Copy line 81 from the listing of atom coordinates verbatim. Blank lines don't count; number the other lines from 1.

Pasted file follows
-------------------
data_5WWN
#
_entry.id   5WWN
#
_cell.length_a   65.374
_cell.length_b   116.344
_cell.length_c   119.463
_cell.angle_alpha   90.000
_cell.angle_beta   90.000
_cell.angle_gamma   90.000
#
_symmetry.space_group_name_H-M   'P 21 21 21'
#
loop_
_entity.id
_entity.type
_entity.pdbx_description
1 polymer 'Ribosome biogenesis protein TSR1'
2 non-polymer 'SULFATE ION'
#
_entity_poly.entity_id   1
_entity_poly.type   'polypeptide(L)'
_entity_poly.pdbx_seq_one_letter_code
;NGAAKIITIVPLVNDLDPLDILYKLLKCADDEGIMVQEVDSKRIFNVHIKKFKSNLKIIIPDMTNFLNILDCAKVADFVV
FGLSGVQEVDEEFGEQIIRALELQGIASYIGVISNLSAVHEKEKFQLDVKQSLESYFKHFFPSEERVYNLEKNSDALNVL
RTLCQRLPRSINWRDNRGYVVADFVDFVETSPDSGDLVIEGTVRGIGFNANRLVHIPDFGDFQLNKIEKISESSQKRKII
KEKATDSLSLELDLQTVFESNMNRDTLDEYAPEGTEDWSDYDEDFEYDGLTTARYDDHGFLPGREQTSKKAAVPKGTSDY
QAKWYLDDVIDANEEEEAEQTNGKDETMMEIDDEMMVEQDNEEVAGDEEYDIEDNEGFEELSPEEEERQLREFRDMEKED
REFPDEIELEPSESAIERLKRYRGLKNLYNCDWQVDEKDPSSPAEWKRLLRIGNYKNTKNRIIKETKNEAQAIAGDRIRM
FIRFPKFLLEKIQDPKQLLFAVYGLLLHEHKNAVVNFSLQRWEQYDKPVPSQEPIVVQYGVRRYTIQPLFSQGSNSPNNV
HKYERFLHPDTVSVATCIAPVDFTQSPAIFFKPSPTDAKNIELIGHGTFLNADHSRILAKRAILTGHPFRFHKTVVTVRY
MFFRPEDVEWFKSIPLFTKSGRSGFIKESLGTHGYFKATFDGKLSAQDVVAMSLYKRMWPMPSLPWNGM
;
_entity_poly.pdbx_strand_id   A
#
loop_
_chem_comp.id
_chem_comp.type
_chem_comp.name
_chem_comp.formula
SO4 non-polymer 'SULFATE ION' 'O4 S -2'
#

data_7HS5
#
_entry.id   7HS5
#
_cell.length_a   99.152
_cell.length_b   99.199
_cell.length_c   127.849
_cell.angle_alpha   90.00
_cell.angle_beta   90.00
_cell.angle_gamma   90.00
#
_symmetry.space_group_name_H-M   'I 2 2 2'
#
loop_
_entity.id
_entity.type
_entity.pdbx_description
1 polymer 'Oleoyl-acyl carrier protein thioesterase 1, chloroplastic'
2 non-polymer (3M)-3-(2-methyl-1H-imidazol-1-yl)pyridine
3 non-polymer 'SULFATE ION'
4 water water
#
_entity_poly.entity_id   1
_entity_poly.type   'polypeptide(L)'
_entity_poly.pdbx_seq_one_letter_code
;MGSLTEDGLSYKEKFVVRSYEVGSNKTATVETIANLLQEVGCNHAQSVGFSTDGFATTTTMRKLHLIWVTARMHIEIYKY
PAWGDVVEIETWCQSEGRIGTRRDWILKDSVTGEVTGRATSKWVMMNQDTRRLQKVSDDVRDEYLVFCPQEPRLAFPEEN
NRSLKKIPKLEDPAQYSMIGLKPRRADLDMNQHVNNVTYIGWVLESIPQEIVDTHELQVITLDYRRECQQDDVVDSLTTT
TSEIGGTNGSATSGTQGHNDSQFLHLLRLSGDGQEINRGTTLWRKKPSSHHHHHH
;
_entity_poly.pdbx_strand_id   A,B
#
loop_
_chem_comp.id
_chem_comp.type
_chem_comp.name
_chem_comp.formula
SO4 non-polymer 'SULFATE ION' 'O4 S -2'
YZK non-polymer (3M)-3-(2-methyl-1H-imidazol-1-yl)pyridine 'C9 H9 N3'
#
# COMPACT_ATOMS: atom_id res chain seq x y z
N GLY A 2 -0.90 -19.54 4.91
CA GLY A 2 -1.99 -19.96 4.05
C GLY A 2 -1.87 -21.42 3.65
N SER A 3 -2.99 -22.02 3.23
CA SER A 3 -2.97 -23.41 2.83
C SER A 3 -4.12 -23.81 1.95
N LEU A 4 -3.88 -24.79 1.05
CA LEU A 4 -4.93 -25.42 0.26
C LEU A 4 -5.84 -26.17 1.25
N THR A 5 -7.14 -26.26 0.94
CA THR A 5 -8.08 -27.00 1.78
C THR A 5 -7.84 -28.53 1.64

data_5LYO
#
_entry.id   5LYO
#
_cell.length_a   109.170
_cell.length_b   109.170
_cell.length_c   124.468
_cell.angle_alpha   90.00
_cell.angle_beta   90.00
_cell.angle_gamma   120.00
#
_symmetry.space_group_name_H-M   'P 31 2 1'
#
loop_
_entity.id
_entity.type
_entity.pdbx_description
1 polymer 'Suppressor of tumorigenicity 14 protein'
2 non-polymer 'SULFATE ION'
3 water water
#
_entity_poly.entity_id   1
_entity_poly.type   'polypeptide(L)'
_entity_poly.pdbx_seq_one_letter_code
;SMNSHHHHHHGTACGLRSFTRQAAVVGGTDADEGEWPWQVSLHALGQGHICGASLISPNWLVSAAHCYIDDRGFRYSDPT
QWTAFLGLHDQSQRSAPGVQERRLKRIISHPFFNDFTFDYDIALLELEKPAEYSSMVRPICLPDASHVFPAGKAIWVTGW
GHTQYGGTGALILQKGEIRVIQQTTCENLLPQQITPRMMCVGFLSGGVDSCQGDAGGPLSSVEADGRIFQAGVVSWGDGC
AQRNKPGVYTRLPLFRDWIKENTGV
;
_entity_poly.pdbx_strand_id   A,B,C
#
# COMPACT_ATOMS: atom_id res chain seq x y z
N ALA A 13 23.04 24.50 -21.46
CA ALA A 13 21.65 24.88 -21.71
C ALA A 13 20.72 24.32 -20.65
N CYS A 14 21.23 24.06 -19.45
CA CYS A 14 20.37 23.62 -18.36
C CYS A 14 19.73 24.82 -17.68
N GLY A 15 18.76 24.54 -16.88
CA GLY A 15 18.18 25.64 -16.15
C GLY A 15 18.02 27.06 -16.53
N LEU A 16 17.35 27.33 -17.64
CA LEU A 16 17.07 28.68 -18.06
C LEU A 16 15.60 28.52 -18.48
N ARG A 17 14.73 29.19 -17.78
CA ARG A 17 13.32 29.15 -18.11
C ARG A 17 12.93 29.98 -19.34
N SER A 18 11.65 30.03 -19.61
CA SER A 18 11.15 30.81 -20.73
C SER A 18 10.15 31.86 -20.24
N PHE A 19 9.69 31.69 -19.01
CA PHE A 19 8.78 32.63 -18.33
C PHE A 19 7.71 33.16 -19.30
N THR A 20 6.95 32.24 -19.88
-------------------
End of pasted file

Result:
YZK non-polymer (3M)-3-(2-methyl-1H-imidazol-1-yl)pyridine 'C9 H9 N3'